A model of priestly life and vocation

Fr Jerome Lloyd has posted an article with the title Our Vocation. The conception is familiar to anyone who has come into contact with the Oratory of St Philip Neri. The Oratorian idea is taken and adapted to a situation that cannot be further from Rome in the sixteenth century! Some of the terminology is re-used, and many of Fr Jerome’s ideas are original and based on his own experience of priestly life.

Oratories of St Philip Neri are traditionally autonomous communities of priests from aristocratic backgrounds in major cities and centring their apostolate on the normal parish ministry in addition to the Oratorio, a prayer group with young lay people of all walks of life. Fr Jerome’s adaptation of the ideal involves lay prayer groups whose members do not live in the same house or community. He extends the notion of vocation beyond priesthood and religious life to emphasise priest and humanitarian work.

The Oratory seeks to assist every member to find their vocation and God’s purpose for them in this life and enable them to life in love with God and with each other in order for them to receive their salvation and their soul’s true desire [Psalms 63:1; 27:8 & Isaiah 26:9].

The notion of vocation extends beyond ecclesiastical ministries and often involves what a person does for a living, especially in professions that deal with people, such as teaching, caring for the sick and those in various difficulties and the legal profession – defending the wrongly accused or obtaining justice for those who are wronged. Teaching encompasses not only those with teaching posts in schools and universities, but also those who write and use modern forms of social communication like the Internet. If small and intimate groups of fellowship and prayer can help people find their way, this is indeed a beautiful calling.

This blog is aimed towards reaching out to priests who are alone and seem to have “failed” in their vocations. I cannot give them episcopal oversight or point them to the Church of their dreams, but at least to let them know they are not alone. On that basis, some might rediscover the spark of God’s grace and find their way wherever they live or whatever they do to earn their living and do for other people in a spirit of altruistic service.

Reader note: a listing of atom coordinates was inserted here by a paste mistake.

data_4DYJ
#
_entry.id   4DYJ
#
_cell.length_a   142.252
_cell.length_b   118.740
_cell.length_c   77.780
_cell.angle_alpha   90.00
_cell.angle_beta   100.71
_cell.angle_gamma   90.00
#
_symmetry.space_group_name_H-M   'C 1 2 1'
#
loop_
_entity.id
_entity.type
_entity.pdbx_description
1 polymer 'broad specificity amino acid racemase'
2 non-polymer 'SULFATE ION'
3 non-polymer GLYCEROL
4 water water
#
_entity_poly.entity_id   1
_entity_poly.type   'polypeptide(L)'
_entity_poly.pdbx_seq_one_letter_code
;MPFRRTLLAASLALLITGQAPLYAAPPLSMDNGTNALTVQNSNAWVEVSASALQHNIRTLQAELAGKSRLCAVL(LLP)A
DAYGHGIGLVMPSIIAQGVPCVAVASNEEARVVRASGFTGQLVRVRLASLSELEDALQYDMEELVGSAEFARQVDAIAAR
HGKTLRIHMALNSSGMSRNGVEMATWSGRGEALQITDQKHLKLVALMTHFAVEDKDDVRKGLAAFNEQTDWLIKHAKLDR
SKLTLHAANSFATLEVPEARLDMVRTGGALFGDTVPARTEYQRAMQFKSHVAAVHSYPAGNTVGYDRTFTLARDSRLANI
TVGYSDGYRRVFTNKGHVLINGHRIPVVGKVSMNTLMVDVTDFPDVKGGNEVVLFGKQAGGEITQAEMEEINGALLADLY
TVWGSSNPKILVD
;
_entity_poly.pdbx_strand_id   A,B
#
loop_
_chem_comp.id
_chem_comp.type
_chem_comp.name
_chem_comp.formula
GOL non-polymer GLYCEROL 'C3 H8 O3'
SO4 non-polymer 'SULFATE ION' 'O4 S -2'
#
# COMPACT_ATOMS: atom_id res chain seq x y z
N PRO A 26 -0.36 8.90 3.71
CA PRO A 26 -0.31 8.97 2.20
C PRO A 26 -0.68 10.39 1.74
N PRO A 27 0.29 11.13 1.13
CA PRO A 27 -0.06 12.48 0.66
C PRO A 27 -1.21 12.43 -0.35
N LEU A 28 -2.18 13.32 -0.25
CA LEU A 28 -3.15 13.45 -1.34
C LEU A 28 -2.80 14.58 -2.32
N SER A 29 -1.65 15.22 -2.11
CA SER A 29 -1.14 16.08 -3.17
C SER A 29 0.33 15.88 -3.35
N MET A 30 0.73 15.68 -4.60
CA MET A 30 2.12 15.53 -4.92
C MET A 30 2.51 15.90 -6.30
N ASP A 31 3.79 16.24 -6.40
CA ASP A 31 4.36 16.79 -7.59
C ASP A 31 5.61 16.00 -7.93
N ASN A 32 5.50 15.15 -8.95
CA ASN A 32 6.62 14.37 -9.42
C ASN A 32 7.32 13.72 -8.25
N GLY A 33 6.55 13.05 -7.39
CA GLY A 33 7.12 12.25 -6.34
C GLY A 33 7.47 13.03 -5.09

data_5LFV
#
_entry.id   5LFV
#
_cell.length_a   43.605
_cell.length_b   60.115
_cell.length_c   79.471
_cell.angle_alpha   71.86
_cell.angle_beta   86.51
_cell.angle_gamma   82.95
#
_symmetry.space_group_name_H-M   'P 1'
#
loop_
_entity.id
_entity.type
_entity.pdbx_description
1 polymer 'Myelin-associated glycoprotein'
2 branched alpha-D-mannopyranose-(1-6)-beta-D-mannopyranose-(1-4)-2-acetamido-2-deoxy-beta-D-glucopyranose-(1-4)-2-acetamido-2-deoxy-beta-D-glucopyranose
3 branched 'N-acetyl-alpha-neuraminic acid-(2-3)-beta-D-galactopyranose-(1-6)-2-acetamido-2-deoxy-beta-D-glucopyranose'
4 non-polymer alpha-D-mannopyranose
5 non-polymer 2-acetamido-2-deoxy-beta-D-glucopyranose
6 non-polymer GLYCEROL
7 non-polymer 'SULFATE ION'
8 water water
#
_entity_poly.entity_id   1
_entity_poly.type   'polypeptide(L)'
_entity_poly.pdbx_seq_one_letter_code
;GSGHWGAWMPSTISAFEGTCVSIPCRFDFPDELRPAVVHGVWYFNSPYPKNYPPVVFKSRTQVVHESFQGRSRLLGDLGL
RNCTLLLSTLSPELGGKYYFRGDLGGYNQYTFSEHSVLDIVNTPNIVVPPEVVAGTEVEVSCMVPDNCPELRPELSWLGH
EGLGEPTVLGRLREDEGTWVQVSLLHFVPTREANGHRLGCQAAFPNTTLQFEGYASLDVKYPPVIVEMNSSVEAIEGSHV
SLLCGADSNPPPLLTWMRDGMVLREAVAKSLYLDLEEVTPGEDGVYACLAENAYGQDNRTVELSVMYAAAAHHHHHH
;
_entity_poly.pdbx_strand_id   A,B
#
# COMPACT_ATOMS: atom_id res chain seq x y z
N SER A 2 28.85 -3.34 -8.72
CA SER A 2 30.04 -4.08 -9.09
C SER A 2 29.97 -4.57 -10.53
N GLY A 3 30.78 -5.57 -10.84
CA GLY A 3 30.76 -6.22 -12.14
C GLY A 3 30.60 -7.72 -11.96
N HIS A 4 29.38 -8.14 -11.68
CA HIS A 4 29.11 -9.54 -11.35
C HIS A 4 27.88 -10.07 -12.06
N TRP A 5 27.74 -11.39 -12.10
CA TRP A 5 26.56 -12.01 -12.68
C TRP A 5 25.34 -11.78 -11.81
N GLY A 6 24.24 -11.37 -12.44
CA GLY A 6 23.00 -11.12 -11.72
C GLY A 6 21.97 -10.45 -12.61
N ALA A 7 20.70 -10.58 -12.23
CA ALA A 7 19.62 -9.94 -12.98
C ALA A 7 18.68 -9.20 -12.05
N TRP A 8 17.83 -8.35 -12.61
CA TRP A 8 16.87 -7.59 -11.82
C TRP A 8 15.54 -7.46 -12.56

What does an Oratory do? It brings together a small people for prayer and worship at Mass. Large numbers would also be welcome, certainly, but small numbers are more likely. People can be encouraged to lay their consciences before God and make their confession to a priest and receive Absolution. During the week there are opportunities too for catechesis, Bible study, discussion and social activities. This idea is extremely healthy, and it is something I began last year on a Friday evening in Dieppe with two Roman Catholic ladies, one English, who approached me for Mass in English. I find their motivations hard to understand, but I just have to tend the garden and let it grow without seeking to understand everything.

I find this idea of an Oratory more realistic than a parish. My idea of the Chaplaincy is not only inspired by the Church of England calling its Continental European missions Chaplaincies, but because it represents a notion of a priest who is available for any good work, and is approached by those who for some reason need God, the Word and the Sacraments. The idea is fluid, and it abides whether there are no faithful, just one or two coming from any Christian tradition, or a bus-load (which has never happened in my chaplaincy).